Document Type





This paper was prepared for HONR 200, Section 702, taught by Professor Mary Boyes in fall 2014.

Submission Date

July 2017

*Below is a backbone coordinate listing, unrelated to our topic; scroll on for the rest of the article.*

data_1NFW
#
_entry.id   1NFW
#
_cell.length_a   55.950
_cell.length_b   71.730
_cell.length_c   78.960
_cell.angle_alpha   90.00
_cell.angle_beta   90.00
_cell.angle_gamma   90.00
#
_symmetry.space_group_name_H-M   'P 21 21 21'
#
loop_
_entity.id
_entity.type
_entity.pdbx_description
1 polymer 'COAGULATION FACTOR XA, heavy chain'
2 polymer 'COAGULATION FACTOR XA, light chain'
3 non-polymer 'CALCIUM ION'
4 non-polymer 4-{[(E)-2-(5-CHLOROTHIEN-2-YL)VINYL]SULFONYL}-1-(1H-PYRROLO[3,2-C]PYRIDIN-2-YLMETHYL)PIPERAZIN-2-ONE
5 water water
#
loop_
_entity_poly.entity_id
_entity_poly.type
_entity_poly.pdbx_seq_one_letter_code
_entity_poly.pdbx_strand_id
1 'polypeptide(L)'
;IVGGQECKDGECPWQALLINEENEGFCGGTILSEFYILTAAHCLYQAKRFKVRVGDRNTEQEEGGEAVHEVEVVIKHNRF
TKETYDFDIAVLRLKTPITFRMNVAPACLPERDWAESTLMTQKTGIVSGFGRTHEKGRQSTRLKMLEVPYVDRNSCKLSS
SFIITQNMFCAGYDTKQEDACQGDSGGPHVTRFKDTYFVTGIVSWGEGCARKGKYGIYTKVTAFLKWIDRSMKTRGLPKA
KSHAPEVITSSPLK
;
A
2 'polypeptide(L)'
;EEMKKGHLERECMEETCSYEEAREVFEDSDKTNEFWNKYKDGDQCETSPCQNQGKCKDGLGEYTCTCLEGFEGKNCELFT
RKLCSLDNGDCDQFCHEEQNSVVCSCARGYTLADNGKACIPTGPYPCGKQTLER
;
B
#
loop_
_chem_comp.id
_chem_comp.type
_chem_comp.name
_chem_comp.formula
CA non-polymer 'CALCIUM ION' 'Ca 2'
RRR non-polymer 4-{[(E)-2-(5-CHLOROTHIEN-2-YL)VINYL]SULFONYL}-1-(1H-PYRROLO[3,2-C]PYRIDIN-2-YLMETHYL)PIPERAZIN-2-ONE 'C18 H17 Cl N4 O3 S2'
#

Attention-deficit/hyperactivity disorder (ADHD) is the most heritable and commonly diagnosed childhood psychiatric disorder with 4% of all children being diagnosed with this disorder. Prenatal smoking has been found to be a risk factor for ADHD, a disorder that has been believed to be linked to the fluctuation of dopamine levels. Prenatal nicotine exposure in the second trimester influences dopaminergic neurological pathways by altering dopamine release levels. The altered dopamine levels make the fetus brain more sensitive to the nicotine, causing the nicotine exposure to be more dangerous in causing ADHD symptoms. Prenatal nicotine exposure alters the neurological pathway of the neurotransmitters, ACh and dopamine, not only in the fetus but later in adolescence too. When nicotine enters the body, it is distributed quickly through the bloodstream and into the Central Nervous System (CNS). Cigarette smoke interferes with customary placental function, and therefore the flow of nutrients and oxygen. The nAChRs increases the amount of dopamine released in the synaptic area. Functional changes in DRD4 receptors and in dopamine transporter number caused by genetic variations and prenatal smoking exposure results in changes in dopamine release; however, the relationship between prenatal nicotine exposure and ADHD symptoms was not changed by sociodemographic factors. Interventions should be set-up in order to urge women to quit smoking during their pregnancy. The present study has health significance in that the research will urge pregnant women to be cautious of smoking through proposed interventions.


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